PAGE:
tue 23/04/2019

America

Reissue CDs Weekly: Terry Allen

Torso Hell tells the story of an American soldier whose limbs were blown off in Vietnam. Amazingly, he and his buddies survived, and in the ensuing medical chaos his arms and legs were re-attached to them rather than him. The narrator says “At the...

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Chimerica, Channel 4 review - fake news, true drama

Chimerica is a stage-to-screen adaptation that has certainly kept up with the times. When it opened at the Almeida back in 2013 – a West End transfer followed, along with an Olivier award for Best New Play – Lucy Kirkwood’s drama was (very...

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Dragged Across Concrete review - Mel Gibson's hard-boiled high

Mel Gibson’s vile drunken rants a decade ago, his 63 years and the price of both inform his role as cop Brett Ridgeman. Writer-director S. Craig Zahler won’t comment. But as Ridgeman and patrol partner Anthony (fellow Hollywood right-wing rarity...

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Rock Island Line: The Song That Made Britain Rock, BBC Four review - the early dawn of Britpop

If you were a fan of “Rock Island Line” when it became a pop hit, you’d have to be at least in your mid-70s now. In 1956, Paul McCartney heard Lonnie Donegan perform it live in Liverpool, and Paul’s rising 77. How many below that age know it is moot...

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CD: Sun Kil Moon - I Also Want to Die in New Orleans

Like Dylan when he went electric, and Waits when he went Beefheartian, Mark Kozelek (aka Sun Kil Moon) divided his fans when he moved from jangly elegiac rock of standard proportions to expansive, digressive prose enquiries into the crumbling state...

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The Crucible, The Yard Theatre review - wilfully over-stirred

The Crucible is a play that speaks with unrelenting power at times of discord, most of all when the public consciousness looks ripe for manipulation. Never more appropriate than now, you might think – and in a year in which the work of Arthur Miller...

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Blu-ray: Detour

“Whichever way you turn, fate sticks out a foot to trip you,” Al Roberts (Tom Neal) says in Detour (1945), as if his native pessimism and self-destructive choices had nothing to do with his inexorable descent into hell.Edgar G Ulmer’s minimalist...

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Us review - can Jordan Peele deliver the thrills again?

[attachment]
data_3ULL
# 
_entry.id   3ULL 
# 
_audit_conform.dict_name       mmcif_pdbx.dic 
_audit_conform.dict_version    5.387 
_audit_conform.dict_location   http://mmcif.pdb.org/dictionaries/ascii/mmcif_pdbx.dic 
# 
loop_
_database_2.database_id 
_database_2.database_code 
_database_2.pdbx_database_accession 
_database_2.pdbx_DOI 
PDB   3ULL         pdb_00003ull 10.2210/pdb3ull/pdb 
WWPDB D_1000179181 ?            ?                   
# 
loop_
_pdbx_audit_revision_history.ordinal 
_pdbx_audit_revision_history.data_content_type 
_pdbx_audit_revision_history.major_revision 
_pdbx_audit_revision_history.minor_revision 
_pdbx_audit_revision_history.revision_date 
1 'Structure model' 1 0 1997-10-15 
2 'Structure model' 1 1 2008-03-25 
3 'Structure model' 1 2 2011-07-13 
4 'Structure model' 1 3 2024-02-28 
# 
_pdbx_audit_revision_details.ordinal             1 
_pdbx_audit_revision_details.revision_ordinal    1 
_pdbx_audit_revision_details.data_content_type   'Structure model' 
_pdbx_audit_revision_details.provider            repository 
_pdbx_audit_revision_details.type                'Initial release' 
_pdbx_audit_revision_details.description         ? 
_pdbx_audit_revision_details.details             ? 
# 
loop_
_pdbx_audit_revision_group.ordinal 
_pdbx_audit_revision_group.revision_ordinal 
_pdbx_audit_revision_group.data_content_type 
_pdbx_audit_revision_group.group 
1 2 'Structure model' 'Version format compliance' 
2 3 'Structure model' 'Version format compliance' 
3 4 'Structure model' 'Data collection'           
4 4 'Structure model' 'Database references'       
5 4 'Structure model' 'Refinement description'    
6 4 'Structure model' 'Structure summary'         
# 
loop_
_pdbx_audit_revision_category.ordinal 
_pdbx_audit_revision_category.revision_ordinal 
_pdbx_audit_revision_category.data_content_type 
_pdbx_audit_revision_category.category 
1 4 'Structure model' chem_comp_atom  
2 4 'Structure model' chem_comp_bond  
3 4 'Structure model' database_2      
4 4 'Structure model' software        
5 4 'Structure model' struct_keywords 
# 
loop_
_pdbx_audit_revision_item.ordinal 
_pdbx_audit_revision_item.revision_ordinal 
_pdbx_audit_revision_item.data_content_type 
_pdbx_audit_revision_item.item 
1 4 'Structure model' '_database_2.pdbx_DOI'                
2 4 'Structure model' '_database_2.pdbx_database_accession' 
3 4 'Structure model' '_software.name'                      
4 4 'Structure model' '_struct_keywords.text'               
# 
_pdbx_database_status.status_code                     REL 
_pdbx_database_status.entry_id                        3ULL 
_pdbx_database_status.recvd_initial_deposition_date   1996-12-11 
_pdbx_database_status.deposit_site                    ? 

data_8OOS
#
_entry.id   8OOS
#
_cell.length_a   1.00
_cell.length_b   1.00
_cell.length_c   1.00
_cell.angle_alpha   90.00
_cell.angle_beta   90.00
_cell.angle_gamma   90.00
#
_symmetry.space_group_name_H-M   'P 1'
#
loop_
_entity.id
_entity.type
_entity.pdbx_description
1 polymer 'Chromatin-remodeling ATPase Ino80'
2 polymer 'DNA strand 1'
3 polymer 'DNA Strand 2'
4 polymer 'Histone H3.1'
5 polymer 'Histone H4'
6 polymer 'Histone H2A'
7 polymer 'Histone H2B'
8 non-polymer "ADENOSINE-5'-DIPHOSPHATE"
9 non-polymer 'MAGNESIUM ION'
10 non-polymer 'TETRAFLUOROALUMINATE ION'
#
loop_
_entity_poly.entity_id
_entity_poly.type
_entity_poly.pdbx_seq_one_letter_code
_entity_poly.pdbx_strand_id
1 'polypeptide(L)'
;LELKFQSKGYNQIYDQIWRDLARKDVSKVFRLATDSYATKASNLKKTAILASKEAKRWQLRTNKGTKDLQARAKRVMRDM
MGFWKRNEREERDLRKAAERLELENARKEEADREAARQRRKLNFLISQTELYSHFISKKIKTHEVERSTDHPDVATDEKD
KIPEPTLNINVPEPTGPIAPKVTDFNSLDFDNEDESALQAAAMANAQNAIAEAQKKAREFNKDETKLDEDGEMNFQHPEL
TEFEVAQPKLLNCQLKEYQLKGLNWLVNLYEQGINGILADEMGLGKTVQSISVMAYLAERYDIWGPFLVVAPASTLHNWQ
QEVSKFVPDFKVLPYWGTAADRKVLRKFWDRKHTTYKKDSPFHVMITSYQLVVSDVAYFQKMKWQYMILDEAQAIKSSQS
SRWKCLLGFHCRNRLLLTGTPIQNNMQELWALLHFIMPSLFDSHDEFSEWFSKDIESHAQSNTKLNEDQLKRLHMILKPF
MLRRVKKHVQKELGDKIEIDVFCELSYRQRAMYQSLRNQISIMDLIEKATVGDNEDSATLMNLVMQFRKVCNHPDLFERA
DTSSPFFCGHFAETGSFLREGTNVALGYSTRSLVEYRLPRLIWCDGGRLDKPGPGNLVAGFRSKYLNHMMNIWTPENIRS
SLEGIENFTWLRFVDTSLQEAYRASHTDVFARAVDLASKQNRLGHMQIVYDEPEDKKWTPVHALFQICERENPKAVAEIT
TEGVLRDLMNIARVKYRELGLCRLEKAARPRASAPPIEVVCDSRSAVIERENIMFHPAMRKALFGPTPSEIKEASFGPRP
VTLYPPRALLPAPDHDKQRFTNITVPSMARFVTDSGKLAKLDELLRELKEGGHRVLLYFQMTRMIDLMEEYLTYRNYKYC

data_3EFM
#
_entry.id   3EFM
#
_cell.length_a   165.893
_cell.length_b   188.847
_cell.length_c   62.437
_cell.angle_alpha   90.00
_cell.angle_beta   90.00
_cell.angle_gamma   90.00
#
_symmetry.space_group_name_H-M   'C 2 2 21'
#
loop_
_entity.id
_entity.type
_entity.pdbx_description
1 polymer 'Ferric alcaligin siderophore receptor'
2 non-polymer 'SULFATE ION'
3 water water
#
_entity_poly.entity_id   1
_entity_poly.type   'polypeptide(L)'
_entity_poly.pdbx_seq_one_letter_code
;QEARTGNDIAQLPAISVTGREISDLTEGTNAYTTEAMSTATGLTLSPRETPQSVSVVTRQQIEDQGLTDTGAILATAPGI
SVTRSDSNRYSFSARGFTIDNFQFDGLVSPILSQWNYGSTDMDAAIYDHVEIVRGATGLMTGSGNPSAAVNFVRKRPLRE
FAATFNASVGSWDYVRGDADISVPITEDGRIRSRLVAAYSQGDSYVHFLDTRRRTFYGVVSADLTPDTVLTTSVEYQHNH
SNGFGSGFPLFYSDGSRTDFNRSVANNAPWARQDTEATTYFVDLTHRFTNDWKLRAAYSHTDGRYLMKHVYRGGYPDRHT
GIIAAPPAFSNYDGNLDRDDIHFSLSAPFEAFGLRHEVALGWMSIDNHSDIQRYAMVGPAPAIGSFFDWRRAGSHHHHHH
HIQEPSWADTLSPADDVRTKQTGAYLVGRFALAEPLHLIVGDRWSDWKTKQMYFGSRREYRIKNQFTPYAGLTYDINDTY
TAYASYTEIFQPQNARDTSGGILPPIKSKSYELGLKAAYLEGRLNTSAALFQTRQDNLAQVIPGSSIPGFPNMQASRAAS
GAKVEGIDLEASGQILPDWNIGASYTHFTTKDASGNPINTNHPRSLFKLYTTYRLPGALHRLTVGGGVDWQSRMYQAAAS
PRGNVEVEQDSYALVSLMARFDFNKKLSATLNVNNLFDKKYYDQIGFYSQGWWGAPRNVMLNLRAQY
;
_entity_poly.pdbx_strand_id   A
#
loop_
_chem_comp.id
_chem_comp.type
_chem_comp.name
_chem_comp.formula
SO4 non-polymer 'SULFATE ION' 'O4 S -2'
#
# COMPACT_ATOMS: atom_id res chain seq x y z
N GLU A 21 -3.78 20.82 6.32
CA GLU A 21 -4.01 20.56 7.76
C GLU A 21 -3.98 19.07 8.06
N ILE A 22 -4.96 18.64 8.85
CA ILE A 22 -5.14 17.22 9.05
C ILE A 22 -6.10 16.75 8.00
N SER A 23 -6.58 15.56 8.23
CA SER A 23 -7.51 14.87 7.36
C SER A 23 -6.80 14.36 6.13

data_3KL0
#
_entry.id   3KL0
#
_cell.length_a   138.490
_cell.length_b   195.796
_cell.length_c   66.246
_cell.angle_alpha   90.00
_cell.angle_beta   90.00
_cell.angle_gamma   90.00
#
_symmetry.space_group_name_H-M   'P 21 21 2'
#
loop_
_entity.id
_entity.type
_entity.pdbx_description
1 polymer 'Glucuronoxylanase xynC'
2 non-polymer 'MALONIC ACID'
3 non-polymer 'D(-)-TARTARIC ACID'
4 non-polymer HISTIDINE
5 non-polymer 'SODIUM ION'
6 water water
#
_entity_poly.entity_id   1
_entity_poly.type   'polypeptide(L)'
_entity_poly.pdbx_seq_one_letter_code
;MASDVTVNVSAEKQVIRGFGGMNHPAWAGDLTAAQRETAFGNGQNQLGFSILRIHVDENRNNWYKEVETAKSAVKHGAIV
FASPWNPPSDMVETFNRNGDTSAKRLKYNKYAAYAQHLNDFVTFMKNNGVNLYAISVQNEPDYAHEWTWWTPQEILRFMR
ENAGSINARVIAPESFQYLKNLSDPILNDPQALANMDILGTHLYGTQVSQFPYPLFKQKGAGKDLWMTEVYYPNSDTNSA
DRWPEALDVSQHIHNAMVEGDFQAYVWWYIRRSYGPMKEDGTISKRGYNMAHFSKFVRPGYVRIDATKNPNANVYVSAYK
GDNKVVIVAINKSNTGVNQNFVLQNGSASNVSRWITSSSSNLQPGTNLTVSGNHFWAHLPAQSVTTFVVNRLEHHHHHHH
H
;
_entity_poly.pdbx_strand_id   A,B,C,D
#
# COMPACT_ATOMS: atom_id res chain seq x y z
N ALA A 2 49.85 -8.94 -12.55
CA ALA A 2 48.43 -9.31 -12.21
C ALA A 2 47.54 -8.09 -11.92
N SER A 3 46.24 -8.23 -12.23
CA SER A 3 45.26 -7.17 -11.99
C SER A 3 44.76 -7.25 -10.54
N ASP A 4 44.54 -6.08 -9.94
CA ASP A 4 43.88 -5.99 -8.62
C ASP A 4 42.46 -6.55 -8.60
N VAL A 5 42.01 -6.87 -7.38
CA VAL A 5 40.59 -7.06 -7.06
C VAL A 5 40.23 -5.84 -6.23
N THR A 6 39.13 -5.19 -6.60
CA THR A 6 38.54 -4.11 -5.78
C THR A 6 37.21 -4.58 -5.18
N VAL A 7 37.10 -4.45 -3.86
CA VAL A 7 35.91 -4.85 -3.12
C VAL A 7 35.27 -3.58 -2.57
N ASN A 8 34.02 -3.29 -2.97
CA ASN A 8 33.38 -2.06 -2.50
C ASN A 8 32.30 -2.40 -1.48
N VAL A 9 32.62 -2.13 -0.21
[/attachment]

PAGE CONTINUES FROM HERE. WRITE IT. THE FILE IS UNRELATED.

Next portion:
Us is Jordan Peele’s much-anticipated follow-up to his 2017 horror film, Get Out, which won the first-time writer-director an Oscar for best original screenplay. A lot has been riding on this, Peele’s sophomore film with questions being raised over...

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Downstate, National Theatre review - controversial but also clear-eyed and compassionate

"Some monsters are real," notes a retribution-minded wife (Matilda Ziegler) early in Downstate, Bruce Norris's beautiful and wounding play that has arrived at the National Theatre in the production of a writer's dreams. But by the time this restless...

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Admissions, Trafalgar Studios review - topical and whiplash-smart

Joshua Harmon knows how to stir and excite an audience and does that and more with Admissions, newly arrived in the West End as part of the ongoing tsunami of American theatre across the capital just now. Opening the same day as news reports of...

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Dorothea Tanning, Tate Modern review – an absolute revelation

Tate Modern’s retrospective of Dorothea Tanning is a revelation. Here the American artist is known as a latter day Surrealist, but as the show demonstrates, this is only part of the story. Tanning’s career spanned an impressive 70 years – she died...

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Waitress, Adelphi Theatre review - sweet if sometimes silly musical arrives from Broadway

There's a lovely, quietly subversive musical lurking somewhere in Waitress, and for extended passages in the second act that show is allowed to shine through. The flip side means putting up with an often coarse first act that seems to have taken its...

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